The Spookiest Games and the Horror Genre in Games

Admittedly, I’m not the biggest fan of horror games or movies. Give me a wild roller coaster any day! Make me watch a horror movie though? I’ll pass on that.

Nonetheless, there’s been some games where the sense of horror really provided a great gameplay experience. Some of the games I found filled with horror weren’t really horror games by definition, but they just encapsulated a terrible experience or gave the feeling of horror or dread.


A great example of this is Fallout 3. There was something spooky about being trapped in a vault, escaping, and then ending up in this post-apocalypse world. Insert people worshiping bombs as gods, ghouls, and synths and it’s the stuff of nightmares! It’s the kind of vibe you get when thinking about what comes after the Terminator movies. Radioactive monsters. People who will do anything to survive. It’s terrifying from a perspective of the atmosphere.

Another game that really spooks me? FEAR. The original, specifically. While the game was designed with some horror elements, it definitely wasn’t what I’d think of as a traditional horror game (like Outlast). Yet, it’s environment and characters are so freaking creepy. It contains some really surprising jump scare moments. And, really, there’s nothing creepier than an evil looking little kid.

What other settings lead to a sense of creepiness or horror?

How about Far Cry 5? There’s nothing creepier than being involved with a cult. Especially a cult predicated on violence. I think one of the underrated elements of horror in games is just the sense of dread. The anticipation of knowing bad things are looming, even if they don’t happen all the time.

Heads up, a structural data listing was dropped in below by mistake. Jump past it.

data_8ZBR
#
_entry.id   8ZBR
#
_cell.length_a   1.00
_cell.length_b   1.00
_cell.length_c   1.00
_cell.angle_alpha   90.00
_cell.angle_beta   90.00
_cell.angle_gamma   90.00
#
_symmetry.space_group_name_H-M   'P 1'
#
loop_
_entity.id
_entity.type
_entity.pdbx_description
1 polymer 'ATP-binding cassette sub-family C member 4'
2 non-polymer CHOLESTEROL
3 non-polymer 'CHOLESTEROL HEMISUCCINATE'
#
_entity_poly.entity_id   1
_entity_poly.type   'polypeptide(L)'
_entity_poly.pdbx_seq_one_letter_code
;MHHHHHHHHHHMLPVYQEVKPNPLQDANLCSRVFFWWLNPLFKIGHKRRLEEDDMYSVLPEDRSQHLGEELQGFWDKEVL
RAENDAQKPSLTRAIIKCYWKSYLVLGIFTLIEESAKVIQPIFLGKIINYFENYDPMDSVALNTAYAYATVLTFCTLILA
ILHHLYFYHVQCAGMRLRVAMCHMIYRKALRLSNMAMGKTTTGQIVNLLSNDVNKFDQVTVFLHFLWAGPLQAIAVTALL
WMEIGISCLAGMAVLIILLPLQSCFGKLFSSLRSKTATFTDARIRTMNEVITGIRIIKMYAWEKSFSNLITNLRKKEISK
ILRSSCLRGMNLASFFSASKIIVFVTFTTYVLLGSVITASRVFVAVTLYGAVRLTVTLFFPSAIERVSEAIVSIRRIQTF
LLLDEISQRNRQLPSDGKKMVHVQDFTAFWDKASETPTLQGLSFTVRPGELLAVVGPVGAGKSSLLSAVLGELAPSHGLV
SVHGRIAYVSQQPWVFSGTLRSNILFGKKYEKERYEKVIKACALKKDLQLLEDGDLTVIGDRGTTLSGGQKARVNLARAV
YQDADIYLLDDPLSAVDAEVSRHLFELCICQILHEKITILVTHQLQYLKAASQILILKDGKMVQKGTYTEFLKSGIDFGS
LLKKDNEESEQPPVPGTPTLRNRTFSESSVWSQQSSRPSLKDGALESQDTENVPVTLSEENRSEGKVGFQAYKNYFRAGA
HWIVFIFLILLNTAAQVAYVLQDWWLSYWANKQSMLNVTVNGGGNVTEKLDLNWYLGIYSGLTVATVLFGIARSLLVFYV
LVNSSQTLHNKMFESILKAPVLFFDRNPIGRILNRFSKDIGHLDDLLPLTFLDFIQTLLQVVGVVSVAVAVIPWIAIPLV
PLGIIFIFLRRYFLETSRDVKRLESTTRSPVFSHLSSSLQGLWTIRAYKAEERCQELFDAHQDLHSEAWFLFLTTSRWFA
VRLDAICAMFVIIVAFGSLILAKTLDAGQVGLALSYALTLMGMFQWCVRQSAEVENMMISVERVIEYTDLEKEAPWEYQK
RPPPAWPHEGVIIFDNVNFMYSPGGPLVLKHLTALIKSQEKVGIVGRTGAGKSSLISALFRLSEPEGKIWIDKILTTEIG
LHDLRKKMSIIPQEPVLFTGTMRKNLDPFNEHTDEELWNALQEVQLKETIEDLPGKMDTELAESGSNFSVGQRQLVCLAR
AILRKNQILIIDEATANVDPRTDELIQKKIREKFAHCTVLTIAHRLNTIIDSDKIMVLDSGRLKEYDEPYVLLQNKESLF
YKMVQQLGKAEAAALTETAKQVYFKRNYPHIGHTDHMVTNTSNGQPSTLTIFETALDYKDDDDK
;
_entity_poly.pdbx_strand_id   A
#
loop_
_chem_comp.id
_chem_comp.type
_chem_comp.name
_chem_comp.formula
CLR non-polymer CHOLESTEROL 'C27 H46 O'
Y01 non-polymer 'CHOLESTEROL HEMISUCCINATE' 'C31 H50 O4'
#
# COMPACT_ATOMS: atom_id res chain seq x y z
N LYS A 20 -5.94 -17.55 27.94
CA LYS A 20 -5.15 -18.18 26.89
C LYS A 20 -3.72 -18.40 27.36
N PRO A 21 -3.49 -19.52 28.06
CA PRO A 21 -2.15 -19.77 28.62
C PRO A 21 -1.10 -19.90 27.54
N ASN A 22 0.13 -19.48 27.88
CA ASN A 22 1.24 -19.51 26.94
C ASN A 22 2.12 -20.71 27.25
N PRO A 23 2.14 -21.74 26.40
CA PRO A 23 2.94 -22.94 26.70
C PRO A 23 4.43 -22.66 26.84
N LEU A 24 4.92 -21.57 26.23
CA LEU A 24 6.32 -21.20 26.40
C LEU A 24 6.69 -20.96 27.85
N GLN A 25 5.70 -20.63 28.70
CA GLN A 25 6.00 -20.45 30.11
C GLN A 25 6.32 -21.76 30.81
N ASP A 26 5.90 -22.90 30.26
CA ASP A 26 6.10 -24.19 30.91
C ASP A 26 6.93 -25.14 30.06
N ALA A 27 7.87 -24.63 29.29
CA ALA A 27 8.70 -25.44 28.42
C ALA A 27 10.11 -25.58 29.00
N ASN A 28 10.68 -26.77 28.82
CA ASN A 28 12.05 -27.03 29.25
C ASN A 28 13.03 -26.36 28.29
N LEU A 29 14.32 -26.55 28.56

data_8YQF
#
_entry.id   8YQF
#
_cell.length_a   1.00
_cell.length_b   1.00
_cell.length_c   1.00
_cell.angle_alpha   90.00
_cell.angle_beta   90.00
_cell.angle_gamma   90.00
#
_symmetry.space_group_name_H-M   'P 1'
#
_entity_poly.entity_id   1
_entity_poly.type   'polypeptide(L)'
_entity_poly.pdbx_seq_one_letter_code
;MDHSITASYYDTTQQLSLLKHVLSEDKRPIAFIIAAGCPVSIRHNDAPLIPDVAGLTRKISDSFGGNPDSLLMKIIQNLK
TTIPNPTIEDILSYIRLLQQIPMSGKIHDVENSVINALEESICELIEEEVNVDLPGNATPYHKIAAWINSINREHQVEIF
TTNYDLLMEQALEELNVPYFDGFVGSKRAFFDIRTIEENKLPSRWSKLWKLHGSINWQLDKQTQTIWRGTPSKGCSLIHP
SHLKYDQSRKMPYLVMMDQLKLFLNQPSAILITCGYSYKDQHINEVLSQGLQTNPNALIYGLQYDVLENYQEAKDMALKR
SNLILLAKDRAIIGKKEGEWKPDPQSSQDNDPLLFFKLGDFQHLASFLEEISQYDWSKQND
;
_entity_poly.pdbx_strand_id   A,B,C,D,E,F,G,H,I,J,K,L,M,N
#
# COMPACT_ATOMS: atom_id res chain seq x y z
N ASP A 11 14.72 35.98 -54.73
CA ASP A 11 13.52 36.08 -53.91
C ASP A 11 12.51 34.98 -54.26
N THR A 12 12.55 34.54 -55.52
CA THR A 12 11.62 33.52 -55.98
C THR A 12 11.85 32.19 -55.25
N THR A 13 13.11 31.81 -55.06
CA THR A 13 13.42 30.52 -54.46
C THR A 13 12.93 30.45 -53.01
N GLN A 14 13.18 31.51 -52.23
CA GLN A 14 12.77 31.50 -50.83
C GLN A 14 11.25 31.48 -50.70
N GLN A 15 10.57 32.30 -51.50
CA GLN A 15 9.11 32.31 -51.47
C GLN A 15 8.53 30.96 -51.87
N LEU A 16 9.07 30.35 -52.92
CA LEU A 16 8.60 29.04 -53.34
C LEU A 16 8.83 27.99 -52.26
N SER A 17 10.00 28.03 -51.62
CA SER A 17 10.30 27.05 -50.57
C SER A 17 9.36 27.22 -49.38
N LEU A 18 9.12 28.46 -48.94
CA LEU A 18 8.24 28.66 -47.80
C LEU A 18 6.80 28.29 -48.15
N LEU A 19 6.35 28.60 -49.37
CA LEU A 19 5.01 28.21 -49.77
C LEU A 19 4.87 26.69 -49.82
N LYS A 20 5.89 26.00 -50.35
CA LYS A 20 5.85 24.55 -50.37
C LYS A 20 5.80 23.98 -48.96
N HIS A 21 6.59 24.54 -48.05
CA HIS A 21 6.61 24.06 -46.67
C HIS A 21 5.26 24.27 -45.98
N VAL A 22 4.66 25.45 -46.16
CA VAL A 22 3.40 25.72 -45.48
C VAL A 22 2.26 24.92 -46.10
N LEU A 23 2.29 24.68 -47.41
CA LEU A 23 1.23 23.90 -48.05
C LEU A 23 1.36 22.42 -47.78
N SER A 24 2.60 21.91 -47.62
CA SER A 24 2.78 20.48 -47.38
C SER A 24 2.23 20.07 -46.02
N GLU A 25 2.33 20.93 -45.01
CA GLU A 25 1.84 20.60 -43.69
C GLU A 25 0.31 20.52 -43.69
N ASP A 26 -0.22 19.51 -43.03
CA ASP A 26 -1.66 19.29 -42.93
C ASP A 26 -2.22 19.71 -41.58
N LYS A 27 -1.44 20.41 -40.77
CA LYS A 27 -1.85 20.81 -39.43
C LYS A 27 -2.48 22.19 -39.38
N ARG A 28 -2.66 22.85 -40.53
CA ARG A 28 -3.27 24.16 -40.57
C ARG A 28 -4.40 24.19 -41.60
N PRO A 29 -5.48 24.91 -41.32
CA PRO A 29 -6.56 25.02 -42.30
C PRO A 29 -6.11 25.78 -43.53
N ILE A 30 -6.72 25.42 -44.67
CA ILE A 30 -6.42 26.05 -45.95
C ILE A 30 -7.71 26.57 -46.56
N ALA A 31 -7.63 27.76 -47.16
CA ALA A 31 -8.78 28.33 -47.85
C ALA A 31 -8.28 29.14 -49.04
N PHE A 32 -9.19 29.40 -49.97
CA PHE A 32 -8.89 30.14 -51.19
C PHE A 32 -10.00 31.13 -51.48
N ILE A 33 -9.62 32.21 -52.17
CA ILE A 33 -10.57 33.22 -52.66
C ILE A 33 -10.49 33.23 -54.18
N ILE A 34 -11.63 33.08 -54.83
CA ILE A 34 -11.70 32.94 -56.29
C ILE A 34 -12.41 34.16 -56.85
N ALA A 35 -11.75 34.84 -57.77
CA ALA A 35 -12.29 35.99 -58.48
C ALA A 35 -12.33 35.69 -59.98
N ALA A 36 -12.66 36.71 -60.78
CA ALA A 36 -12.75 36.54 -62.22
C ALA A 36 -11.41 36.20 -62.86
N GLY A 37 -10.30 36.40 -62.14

Another great example is the Dead Space games. The feeling of being trapped with all these little buggers is often more terrifying then the little suckers you fight.

Scarcity is another factor in creating a general feeling of fear within a confined setting. Take the Resident Evil games. While being stuck in a house with zombies isn’t exactly fun-filled, I think it’s the scarcity of the game which makes it even worse.

The idea that you need to eliminate these monsters, but you can’t because you lack the resources to do so is terrifying.

Sound is a HUGE component of this sense of horror in these games too. Sometimes it’s the sound of pure silence in a game that brings a feeling of fear. Other times it’s a creepy voice like from the little girls in Bioshock.

Whatever it is, even as a non-horror gamer or movie person I love those feelings when they’re used for atmosphere or game developers include interesting game mechanics to cause the fear, such as in Resident Evil.

That’s it for me. For those that celebrate it: enjoy your Halloween this evening, folks! Join me for less creepy times on my Twitch channel. Or, if you’d like, tell me what games creep you out on Twitter. Enjoy the candy and have yourself a great sugar filled Halloween! See you next time, friends!

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